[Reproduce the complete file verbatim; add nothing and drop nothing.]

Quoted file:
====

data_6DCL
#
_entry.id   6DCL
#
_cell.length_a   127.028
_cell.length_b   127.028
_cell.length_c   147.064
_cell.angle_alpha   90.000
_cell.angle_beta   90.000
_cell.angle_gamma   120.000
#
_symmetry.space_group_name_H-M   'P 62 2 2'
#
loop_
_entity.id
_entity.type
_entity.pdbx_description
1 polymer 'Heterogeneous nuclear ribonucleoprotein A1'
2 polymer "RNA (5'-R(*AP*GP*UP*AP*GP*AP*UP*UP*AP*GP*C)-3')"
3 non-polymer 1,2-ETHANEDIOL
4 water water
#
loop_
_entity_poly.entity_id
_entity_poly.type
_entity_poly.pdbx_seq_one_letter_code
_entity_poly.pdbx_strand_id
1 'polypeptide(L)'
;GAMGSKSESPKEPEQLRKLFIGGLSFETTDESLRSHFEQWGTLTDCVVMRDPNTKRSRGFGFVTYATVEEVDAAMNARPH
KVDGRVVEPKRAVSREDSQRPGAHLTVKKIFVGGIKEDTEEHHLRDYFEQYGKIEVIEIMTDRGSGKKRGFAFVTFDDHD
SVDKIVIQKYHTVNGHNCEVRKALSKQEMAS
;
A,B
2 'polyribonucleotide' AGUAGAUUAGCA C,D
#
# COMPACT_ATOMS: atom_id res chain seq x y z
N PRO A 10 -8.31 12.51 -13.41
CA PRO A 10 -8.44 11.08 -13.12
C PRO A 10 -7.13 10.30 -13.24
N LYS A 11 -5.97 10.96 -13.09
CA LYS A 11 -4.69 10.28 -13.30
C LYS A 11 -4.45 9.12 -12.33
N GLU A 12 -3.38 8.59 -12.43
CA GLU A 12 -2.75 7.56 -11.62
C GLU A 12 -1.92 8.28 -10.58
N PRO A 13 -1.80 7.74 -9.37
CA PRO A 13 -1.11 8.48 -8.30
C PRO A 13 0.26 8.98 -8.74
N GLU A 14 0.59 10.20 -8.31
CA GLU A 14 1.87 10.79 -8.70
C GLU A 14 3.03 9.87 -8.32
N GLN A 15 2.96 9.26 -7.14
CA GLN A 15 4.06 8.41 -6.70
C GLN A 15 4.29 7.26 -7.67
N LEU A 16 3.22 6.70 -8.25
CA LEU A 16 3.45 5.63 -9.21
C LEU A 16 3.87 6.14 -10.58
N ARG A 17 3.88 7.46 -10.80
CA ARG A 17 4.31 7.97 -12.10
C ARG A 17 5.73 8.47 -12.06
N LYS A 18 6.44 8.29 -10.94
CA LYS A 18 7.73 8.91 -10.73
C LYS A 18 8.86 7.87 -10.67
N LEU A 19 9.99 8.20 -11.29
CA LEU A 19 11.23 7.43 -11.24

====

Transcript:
data_6DCL
#
_entry.id   6DCL
#
_cell.length_a   127.028
_cell.length_b   127.028
_cell.length_c   147.064
_cell.angle_alpha   90.000
_cell.angle_beta   90.000
_cell.angle_gamma   120.000
#
_symmetry.space_group_name_H-M   'P 62 2 2'
#
loop_
_entity.id
_entity.type
_entity.pdbx_description
1 polymer 'Heterogeneous nuclear ribonucleoprotein A1'
2 polymer "RNA (5'-R(*AP*GP*UP*AP*GP*AP*UP*UP*AP*GP*C)-3')"
3 non-polymer 1,2-ETHANEDIOL
4 water water
#
loop_
_entity_poly.entity_id
_entity_poly.type
_entity_poly.pdbx_seq_one_letter_code
_entity_poly.pdbx_strand_id
1 'polypeptide(L)'
;GAMGSKSESPKEPEQLRKLFIGGLSFETTDESLRSHFEQWGTLTDCVVMRDPNTKRSRGFGFVTYATVEEVDAAMNARPH
KVDGRVVEPKRAVSREDSQRPGAHLTVKKIFVGGIKEDTEEHHLRDYFEQYGKIEVIEIMTDRGSGKKRGFAFVTFDDHD
SVDKIVIQKYHTVNGHNCEVRKALSKQEMAS
;
A,B
2 'polyribonucleotide' AGUAGAUUAGCA C,D
#
# COMPACT_ATOMS: atom_id res chain seq x y z
N PRO A 10 -8.31 12.51 -13.41
CA PRO A 10 -8.44 11.08 -13.12
C PRO A 10 -7.13 10.30 -13.24
N LYS A 11 -5.97 10.96 -13.09
CA LYS A 11 -4.69 10.28 -13.30
C LYS A 11 -4.45 9.12 -12.33
N GLU A 12 -3.38 8.59 -12.43
CA GLU A 12 -2.75 7.56 -11.62
C GLU A 12 -1.92 8.28 -10.58
N PRO A 13 -1.80 7.74 -9.37
CA PRO A 13 -1.11 8.48 -8.30
C PRO A 13 0.26 8.98 -8.74
N GLU A 14 0.59 10.20 -8.31
CA GLU A 14 1.87 10.79 -8.70
C GLU A 14 3.03 9.87 -8.32
N GLN A 15 2.96 9.26 -7.14
CA GLN A 15 4.06 8.41 -6.70
C GLN A 15 4.29 7.26 -7.67
N LEU A 16 3.22 6.70 -8.25
CA LEU A 16 3.45 5.63 -9.21
C LEU A 16 3.87 6.14 -10.58
N ARG A 17 3.88 7.46 -10.80
CA ARG A 17 4.31 7.97 -12.10
C ARG A 17 5.73 8.47 -12.06
N LYS A 18 6.44 8.29 -10.94
CA LYS A 18 7.73 8.91 -10.73
C LYS A 18 8.86 7.87 -10.67
N LEU A 19 9.99 8.20 -11.29
CA LEU A 19 11.23 7.43 -11.24